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std::string substr() question

P: n/a
How persistant is the string created by substr()? Is it deleted
immediately the context exits or is it stored internally by the parent
string? I ask because I'm wondering if its safe to keep a copy of the
pointer returned doing mystr.substr(...).c_str() for a short while to
do some processing on it. Obviously if the sub string is deleted it'll
become invalid.

Thanks for any help

B2003
Jun 27 '08 #1
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3 Replies


P: n/a
Boltar wrote:
How persistant is the string created by substr()? Is it deleted
immediately the context exits or is it stored internally by the parent
string? I ask because I'm wondering if its safe to keep a copy of the
pointer returned doing mystr.substr(...).c_str() for a short while to
do some processing on it. Obviously if the sub string is deleted it'll
become invalid.
Like any temporary, the string returned by 'substr' lives as long as
the Standard defines. If no reference to const is bound to it, the
temporary lives till the end of the full expression that caused its
creation. If it's used to initialise an object, it lives until the
object is fully initialised. If a reference to const is bound to it,
it lives as long as the reference. The pointer you obtain using the
'c_str()' member function will be valid as long as the temporary is
alive (and unchanged).

V
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Jun 27 '08 #2

P: n/a
Boltar <bo********@yahoo.co.ukwrote in news:af321295-9a52-4276-bb7e-
a6**********@59g2000hsb.googlegroups.com:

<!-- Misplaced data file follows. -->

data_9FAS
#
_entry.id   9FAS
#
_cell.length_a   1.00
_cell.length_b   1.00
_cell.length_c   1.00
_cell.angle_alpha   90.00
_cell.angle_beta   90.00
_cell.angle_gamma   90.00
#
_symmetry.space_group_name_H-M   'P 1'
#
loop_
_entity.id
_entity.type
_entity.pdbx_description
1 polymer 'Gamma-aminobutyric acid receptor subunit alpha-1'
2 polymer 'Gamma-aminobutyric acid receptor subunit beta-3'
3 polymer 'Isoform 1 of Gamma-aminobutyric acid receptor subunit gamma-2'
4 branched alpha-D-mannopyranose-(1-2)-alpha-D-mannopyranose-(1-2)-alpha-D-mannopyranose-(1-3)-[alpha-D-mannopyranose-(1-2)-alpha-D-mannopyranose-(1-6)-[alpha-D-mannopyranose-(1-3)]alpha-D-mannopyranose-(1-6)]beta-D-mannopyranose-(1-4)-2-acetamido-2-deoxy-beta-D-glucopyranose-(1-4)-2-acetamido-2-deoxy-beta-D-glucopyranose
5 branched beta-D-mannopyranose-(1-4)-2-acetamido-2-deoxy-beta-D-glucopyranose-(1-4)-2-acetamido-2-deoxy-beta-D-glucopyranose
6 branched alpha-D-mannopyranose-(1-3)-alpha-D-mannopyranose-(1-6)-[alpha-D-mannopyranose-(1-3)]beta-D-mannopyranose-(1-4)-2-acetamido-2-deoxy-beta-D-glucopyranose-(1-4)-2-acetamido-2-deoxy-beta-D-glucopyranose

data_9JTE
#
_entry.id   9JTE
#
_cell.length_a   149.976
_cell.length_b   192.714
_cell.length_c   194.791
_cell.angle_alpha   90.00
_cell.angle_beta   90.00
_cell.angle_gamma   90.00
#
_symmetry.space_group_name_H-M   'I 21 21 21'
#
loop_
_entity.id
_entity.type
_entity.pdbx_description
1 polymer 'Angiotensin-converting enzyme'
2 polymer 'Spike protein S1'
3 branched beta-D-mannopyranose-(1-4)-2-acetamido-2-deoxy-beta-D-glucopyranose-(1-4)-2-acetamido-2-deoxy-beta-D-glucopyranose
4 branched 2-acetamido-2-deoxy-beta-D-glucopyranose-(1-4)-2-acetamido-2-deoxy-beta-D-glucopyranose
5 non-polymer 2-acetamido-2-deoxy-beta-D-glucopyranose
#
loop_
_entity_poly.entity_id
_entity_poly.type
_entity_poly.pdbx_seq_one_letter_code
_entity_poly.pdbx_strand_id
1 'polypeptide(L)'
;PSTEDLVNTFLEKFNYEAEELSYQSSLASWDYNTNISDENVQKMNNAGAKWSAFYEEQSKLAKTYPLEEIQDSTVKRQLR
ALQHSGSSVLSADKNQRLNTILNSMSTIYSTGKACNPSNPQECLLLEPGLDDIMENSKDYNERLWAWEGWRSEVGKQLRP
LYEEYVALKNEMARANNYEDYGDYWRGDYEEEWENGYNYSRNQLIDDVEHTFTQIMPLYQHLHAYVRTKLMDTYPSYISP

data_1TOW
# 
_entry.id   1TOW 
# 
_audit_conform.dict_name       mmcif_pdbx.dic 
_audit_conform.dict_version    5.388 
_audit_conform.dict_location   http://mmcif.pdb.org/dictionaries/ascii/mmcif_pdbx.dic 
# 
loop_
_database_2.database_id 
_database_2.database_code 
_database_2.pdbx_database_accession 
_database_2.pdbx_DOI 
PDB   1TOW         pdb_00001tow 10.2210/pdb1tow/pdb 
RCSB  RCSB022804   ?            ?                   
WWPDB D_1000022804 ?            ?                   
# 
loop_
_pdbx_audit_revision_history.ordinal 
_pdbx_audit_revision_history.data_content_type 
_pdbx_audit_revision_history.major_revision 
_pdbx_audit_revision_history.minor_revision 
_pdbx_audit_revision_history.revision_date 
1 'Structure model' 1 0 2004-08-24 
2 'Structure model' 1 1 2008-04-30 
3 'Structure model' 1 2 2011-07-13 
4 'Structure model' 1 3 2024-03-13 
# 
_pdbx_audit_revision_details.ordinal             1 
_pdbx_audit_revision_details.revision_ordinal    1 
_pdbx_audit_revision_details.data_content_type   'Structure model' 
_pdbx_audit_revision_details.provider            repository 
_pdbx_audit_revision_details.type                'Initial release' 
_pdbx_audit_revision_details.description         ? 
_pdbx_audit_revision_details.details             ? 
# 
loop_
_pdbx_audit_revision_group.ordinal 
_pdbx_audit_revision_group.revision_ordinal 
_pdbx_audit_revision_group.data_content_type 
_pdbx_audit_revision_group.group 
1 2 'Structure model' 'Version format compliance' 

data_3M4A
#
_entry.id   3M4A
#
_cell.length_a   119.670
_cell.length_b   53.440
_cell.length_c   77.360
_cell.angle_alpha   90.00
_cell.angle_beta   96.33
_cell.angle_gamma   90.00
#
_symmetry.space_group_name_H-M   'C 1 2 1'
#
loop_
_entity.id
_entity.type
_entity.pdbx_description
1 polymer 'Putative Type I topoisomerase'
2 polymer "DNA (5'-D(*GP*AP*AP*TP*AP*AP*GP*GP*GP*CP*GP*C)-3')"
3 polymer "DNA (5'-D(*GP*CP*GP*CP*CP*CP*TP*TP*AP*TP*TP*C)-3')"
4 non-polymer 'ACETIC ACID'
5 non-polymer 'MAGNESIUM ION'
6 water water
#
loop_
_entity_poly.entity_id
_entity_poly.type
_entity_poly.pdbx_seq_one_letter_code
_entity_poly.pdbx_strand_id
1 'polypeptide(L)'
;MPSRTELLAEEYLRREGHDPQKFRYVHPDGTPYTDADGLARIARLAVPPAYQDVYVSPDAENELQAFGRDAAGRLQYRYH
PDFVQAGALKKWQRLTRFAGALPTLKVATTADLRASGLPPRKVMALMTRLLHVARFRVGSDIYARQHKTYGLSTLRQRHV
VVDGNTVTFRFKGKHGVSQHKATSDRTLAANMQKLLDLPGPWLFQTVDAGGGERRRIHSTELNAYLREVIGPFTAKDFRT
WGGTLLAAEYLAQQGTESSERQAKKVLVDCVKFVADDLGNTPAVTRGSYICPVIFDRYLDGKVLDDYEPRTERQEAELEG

How persistant is the string created by substr()? Is it deleted
immediately the context exits or is it stored internally by the parent
string? I ask because I'm wondering if its safe to keep a copy of the
pointer returned doing mystr.substr(...).c_str() for a short while to
do some processing on it. Obviously if the sub string is deleted it'll
become invalid.
Instead of worrying about it, I encourage you to look at the various
constructors for string and the assign method as well. Both of them allow
the same operations as substr and you don't have to worry about any
lifetime issues you might with temporaries. These have become second
nature to me these days because it directly specifies what I want to do and
doesn't require the compiler to be hyper-intelligent to avoid extra copies.

joe
Jun 27 '08 #3

P: n/a
On Apr 16, 2:18 pm, Joe Greer <jgr...@doubletake.comwrote:
Instead of worrying about it, I encourage you to look at the various
constructors for string and the assign method as well. Both of them allow
the same operations as substr and you don't have to worry about any
lifetime issues you might with temporaries. These have become second
nature to me these days because it directly specifies what I want to do and
doesn't require the compiler to be hyper-intelligent to avoid extra copies.
Sounds like a good idea, I'll give that a try.

B2003
Jun 27 '08 #4

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